A large city in China has become the first to pass a ban on vaping in certain public places
Vaping regulations have been handled very differently across the globe. Some countries, such as the UK, have fully embraced e-cigarettes for their harm reduction and smoking cessation value. Meanwhile, nations like Australia have taken an extremely hardline stance on vaping, making it incredibly hard to get them there. Despite the growing evidence in favor of vaping, most places fall somewhere in between these two extremes. But a recently passed bill may signal the beginning of a seismic shift in the attitude toward vaping in China.
A large percentage of people remain concerned about the full impact of vaping, especially in regards to long-term effects on the youth. This uncertainty, which seems to have started taking hold in China, has manifested into crippling regulations which threaten the viability of vaping moving forward. So as the first official law limiting the usage of vaping was just passed, many are now worried this move could snowball into an uncontrollable avalanche which eventually places vaping manufacturers in a serious bind.
The First Vaping Bans
This first of its kind ban in China was passed in the large city of Hangzhou. The capital and most populous city of the Zhejiang Province in East China had been mulling over potential vaping regulations for several months. In passing their public e-cigarette ban, they became the first city in all of China to implement these limitations. Published on January 1st, the revision to the Regulations on the Control of Smoking in Public Places designates “harmful electronic smoke mist” as under the jurisdiction of existent smoking bans.
The ban applies to all indoor public places and workplaces, including public transportation. Some of the only public spaces spared from the regulations are entertainment venues. But even those will eventually have to adhere to the ban on public vaping or face hefty fines. However, these businesses will have until the end of 2021 to create adequate spaces for smokers and vapers. For individuals, failing to follow the new law will result in a small fine, which quadruples if ignored. But the fines are much harsher for business owners and proprietors who fail to meet standards, reaching as high as around 4500 USD.
The Case For Vaping
These new regulations and the many like them passed around the world, seemingly fly in the face of the growing consensus researchers have on vaping. We’ve known since back in 2015 that vaping is at least 95% safer than smoking, but this figure has been backed up time and time again. As recently as last month researchers concluded that vaping contains around 93% fewer toxicants than cigarette smoke. If that wasn’t a good enough reason, we also have research which indicates the excess lifetime cancer risk of a vaper is around 57,000 times lower than a demographically similar smoker. But the benefits don’t just end with how much safer vaping is than smoking.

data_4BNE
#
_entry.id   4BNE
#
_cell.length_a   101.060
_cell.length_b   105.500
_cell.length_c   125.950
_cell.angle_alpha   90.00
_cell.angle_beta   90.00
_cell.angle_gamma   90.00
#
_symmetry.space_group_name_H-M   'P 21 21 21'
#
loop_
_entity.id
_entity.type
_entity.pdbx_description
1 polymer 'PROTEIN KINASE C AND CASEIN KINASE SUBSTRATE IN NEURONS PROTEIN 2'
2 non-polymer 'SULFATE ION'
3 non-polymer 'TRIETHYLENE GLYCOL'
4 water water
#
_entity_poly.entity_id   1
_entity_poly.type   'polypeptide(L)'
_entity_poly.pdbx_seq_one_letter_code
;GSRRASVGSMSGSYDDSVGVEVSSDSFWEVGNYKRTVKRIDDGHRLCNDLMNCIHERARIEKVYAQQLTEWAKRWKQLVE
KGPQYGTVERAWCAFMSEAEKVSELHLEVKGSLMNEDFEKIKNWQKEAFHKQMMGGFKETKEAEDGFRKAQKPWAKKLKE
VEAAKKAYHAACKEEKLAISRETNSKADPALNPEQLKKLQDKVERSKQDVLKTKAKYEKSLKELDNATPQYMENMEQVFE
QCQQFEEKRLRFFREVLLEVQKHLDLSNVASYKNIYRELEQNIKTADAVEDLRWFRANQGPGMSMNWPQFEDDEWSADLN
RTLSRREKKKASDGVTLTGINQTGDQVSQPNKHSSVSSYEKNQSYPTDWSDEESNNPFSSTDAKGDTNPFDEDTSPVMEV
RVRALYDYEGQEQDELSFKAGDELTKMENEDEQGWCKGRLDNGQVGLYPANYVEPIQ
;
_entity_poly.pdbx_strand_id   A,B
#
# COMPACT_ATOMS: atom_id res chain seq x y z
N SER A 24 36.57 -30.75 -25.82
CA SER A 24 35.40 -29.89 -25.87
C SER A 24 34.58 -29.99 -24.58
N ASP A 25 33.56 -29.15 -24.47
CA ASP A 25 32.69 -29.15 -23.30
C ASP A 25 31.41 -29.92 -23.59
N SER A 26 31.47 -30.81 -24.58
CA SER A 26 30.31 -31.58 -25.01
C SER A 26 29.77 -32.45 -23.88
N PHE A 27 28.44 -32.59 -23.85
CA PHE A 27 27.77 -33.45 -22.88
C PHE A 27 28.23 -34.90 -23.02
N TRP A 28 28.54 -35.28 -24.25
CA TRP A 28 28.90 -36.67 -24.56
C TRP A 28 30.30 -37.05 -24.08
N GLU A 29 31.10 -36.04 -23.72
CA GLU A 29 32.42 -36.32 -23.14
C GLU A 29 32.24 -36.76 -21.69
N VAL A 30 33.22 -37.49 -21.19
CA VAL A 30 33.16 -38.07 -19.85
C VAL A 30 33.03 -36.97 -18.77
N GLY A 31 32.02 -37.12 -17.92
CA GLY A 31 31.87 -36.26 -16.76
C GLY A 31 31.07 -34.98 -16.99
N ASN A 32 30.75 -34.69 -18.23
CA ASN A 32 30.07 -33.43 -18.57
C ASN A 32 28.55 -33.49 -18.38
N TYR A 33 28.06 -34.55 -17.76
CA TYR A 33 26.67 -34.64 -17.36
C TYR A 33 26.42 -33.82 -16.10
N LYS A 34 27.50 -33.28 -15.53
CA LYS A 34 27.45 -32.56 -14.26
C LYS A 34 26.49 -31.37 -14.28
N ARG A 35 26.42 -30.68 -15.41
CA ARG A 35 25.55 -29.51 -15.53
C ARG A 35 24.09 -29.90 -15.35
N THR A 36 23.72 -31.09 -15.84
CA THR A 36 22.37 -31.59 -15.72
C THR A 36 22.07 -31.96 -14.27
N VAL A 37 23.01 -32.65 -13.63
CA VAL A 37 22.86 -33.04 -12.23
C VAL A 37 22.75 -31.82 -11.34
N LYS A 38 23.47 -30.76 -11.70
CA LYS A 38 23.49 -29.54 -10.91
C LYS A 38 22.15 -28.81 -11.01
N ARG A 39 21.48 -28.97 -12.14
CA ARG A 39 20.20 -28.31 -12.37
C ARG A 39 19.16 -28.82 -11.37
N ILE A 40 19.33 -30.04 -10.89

We also have plenty of research which suggests concerns over the teenage vaping “epidemic” may be massively overblown. A report of over 60,000 students concluded that only between 0.1% and 0.5% of non-smoking teens are even picking up vaping full time, let alone making the jump to traditional cigarettes. But perhaps the most significant use of vaping is the massive smoking cessation value they offer. A report published by the University of Louisville concluded that not only is vaping an effective smoking cessation tool, but it’s actually the most likely to lead to a successful attempt. Even beating out popular new prescription drugs, such as Chantix.
Bans are becoming commonplace around the globe. If even the country which produces the highest number of vaping products is also in favor of vaping bans, what hope do most other countries honestly have? That’s why it’s as important as ever that we work to spread the positive information about vaping to those in our lives. It’s most important to ensure that smokers understand everything vaping has to offer them, but it’s also important we improve the public perception of vaping overall. After all, if we even want to secure and protect our vaping rights, we must have the support of more than just smokers. With smoking still the leading cause of preventable death and disease around the world, we must work to help vaping reach its full potential as a smoking cessation and harm reduction tool.
Are bans like this a sign of things to come? How should we spread positive information to the smokers in our lives? Do you think it’s crucial to educate non-smokers as well as smokers about the benefits of vaping? Let us know what you think in the comments, and don’t forget to check back here or join our Facebook and Twitter communities for more news and articles.